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Food Fight: Hot Sausage Po’ Boy vs. Shrimp Po’ Boy

Words: Mike Gulotta and Alex Harrell
Photos: Courtesy of Louisiana Cookin’

Mike Gulotta and Alex Harrell are two of New Orleans’ best young chefs. These gentlemen agree that the New Orleans Po’ Boy is the world’s greatest sandwich. They disagree, however, about which po’ boy is best. The following has been condensed from Mike and Alex’s email debate over whether the hot sausage po’ boy or the fried shrimp po’ boy is best in the land. 

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Mike GulottaMike Gulotta, MoPho — New Orleans, LA 514 City Park Ave.; (504) 482-6845; mophonola.com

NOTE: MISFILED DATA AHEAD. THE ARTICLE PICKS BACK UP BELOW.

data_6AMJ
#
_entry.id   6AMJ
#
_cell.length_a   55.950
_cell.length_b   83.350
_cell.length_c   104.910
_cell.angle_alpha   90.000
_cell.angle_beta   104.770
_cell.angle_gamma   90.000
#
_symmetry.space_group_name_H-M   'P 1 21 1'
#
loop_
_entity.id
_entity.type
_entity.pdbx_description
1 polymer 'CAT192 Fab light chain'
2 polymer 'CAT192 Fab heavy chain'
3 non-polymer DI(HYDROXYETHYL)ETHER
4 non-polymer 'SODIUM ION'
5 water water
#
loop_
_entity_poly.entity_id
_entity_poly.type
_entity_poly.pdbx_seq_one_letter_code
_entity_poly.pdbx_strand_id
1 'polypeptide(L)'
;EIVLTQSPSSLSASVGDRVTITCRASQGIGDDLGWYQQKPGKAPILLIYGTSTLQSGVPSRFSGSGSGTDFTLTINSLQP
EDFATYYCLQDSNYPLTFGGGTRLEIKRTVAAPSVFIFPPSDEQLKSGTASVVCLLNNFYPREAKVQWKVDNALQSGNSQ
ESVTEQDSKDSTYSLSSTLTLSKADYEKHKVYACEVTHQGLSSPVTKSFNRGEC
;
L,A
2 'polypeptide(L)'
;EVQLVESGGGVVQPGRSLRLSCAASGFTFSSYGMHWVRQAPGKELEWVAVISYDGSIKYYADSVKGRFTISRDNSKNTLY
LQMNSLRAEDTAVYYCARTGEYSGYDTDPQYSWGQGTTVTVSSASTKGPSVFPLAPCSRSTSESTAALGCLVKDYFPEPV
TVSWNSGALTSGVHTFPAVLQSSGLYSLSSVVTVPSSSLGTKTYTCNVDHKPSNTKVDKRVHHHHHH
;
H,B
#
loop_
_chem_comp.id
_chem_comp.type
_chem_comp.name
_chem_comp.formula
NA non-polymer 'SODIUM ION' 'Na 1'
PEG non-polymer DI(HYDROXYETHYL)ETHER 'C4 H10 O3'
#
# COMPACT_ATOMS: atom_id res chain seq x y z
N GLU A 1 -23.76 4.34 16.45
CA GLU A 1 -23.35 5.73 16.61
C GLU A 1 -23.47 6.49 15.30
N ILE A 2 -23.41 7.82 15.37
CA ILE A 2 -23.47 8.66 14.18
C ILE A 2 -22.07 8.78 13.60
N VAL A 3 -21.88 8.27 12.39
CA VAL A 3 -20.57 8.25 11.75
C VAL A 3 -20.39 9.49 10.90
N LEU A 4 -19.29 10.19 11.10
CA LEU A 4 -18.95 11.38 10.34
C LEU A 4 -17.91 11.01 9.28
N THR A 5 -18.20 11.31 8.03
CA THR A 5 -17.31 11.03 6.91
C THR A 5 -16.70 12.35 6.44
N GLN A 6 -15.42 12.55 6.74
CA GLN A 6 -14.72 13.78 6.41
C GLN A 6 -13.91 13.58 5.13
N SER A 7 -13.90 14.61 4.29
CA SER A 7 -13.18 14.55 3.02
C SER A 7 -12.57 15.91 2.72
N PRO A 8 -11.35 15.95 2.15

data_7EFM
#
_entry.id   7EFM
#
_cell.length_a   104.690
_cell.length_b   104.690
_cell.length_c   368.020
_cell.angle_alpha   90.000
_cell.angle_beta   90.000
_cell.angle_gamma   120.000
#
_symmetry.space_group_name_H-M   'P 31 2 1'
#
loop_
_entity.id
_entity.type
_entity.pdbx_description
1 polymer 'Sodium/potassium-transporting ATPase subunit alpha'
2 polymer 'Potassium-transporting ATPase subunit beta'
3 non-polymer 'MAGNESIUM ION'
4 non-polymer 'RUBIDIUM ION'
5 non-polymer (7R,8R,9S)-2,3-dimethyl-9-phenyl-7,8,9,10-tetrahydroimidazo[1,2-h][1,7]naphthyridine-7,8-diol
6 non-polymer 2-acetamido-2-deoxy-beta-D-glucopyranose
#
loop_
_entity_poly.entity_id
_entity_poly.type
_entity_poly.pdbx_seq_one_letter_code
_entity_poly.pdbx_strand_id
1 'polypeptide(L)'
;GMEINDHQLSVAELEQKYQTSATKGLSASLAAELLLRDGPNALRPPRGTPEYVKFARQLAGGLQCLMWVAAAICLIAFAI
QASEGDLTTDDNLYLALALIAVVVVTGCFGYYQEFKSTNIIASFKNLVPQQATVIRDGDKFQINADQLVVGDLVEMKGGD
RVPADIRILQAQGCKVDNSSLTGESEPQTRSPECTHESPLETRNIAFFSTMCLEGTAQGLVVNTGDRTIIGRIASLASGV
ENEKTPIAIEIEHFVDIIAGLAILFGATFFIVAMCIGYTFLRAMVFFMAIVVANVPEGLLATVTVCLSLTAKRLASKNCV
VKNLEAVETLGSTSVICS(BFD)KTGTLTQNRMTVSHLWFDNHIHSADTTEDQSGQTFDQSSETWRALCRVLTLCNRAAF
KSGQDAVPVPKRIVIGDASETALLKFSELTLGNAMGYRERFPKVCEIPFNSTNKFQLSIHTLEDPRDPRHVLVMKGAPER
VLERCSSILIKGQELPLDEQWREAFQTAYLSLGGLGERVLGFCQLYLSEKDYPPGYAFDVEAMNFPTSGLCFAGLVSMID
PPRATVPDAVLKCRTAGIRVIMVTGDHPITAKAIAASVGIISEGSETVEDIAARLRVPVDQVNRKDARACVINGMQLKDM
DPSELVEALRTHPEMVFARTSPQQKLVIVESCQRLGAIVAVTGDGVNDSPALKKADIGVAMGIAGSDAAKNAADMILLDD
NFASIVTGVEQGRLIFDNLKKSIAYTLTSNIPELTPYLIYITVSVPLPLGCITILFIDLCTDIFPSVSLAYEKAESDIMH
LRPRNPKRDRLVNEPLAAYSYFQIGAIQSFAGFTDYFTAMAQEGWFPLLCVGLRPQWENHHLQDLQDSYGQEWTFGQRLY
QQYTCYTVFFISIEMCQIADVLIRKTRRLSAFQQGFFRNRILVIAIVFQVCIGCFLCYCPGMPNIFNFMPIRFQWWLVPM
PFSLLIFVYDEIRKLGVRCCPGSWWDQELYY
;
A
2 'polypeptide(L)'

There are so many delicious po’ boys that I, of course, still cycle through a few.  Half-oyster half-shrimp still calls my name on a regular basis, and I reserve the fried eggplant with red gravy at Liuzza’s for special occasions. But it is the unassuming hot sausage patty po’ boy (not link) that makes it’s way into my hands more than any other. 

When I was a kid, seafood po’ boys were typically reserved for Lenten Fridays, apparently as some form of punishment!?!  I don’t believe that any normal New Orleanian child realized that they were “going without” during Lent; it was always more of a celebration.  Leave it to us NOLA folk to turn a penance into a party.  But still, it left me with the feeling that seafood po’ boys were luxury items and so I still consume them on an infrequent basis.